A HERO Wounded Vet Foundation Responds to Marine Double-Amputee's Mistreatment on Delta Flight

America's Heroes Enjoying Recreation Outdoors (A HERO) hopes that Marine Lance Corporal Christian Brown's experience on a Delta Airlines flight encourages others to honor vets as they heal from the physical and emotional trauma of war.

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Brown and Stuckey after a successful hunt in Alabama

My only hope is that this situation with Delta will help shed some light on their needs, and motivate others to support our efforts.

Daphne, AL (PRWEB) December 19, 2012

On December 17 the Washington Post first reported that double-amputee Marine Corporal Christian Brown was “humiliated” to the point of tears on a Delta flight from Atlanta to Washington after being clumsily wheeled to the back row of the plane, according to a complaint sent to the airline by an outraged fellow passenger. Brown's legs had been blown off above the knee by an explosive device one year earlier in Afghanistan. He was flying back to Walter Reed Hospital for additional treatment after spending a weekend hunting in Central Alabama with the A HERO Foundation, which provides outdoor hunting and fishing experiences to wounded veterans.

The Washington Post also reported that "Worse yet, according to retired Army Col. Nickey Knighton’s detailed 'customer care' report to Delta, efforts by several fellow vets to shift Brown from coach to a first class seat offered by another flyer, were rebuffed by the crew. Flight attendants insisted no one could move through the cabin because the doors were being closed for takeoff," she wrote. Click here for full article http://www.washingtonpost.com/blogs/she-the-people/wp/2012/12/13/marine-double-amputee-gets-help-from-fellow-vets-angered-by-delta-airlines-treatment/

A HERO Foundation board member Bricken McKenzie, IV stated, "To say I'm disappointed and angry would be an understatement. These men and women have come home from a horrific situation, and to be treated with such disrespect is just indefensible." McKenzie continued, "These young guys are coming back and dealing with tremendous physical and emotional pain. And when you see what just one day out hunting in the woods can do for them, you wish you had the time and resources to get them out there every weekend."

America’s Heroes Enjoying Recreation Outdoors (A HERO) Foundation’s purpose is to serve America’s wounded veterans by providing fellowship and mentoring opportunities through outdoor recreational activities. A HERO enables veterans to begin the healing process, so they can focus on their future and reconcile the traumatic events of their past in a healthy and constructive environment.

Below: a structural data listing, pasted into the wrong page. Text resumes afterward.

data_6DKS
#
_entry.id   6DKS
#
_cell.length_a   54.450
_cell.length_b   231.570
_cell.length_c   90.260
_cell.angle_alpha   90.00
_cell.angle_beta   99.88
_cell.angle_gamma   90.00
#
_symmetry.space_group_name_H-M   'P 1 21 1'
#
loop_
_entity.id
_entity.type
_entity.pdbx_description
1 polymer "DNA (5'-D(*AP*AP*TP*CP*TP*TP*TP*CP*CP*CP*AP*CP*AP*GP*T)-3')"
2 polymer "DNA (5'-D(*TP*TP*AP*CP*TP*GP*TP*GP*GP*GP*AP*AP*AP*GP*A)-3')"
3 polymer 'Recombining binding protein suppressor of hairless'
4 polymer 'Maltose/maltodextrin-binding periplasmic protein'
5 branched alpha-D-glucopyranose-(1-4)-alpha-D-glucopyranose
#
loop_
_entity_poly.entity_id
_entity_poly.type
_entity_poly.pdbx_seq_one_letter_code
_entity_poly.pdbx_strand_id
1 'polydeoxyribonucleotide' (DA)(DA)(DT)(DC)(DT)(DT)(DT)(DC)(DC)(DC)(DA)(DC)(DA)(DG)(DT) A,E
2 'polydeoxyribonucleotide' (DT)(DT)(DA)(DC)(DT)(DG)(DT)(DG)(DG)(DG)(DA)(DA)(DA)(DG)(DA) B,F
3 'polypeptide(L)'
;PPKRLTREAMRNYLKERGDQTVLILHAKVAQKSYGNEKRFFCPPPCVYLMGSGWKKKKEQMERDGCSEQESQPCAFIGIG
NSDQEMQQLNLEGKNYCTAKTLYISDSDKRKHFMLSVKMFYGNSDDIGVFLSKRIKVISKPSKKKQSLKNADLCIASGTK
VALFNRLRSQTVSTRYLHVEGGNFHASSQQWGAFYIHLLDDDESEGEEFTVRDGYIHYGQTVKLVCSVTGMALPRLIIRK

"Our goal is to serve as many wounded veterans as possible and offer them the healing opportunity that comes from time spent in the outdoors with fellow veterans," said A HERO Managing Director Lee Stuckey.

When asked about the incident on Sunday, marine veteran Christian Brown stated, "It's sad to have the very people I lost my legs for in combat mistreat me in such a horrific manner. Regardless of how they treated me, I would still go back and fight for them again if I had the opportunity."

Brown is scheduled to return to Alabama in January for another A HERO hunting trip with fellow veterans. The A HERO Foundation plans to contact Delta to request that the airline honor Brown in a more dignified manner, if he chooses to fly with the airline again.

"A HERO is dedicated to showing veterans that their sacrifices are appreciated and are not forgotten," stated McKenzie. "My only hope is that this situation with Delta will help shed some light on their needs, and motivate others to support our efforts."

A HERO welcomes veterans into a community willing to donate the time, outdoor recreational equipment, and natural and financial resources necessary to support a variety of outdoor activities. For many veterans, the most difficult and deadly battles are fought alone, after the guns have fallen silent. Tragically, 18 veterans commit suicide every day, or 6,500 deaths per year. Over 50,000 veterans have taken their own lives since 2003. To learn more or donate to A HERO, visit http://www.AHEROusa.com


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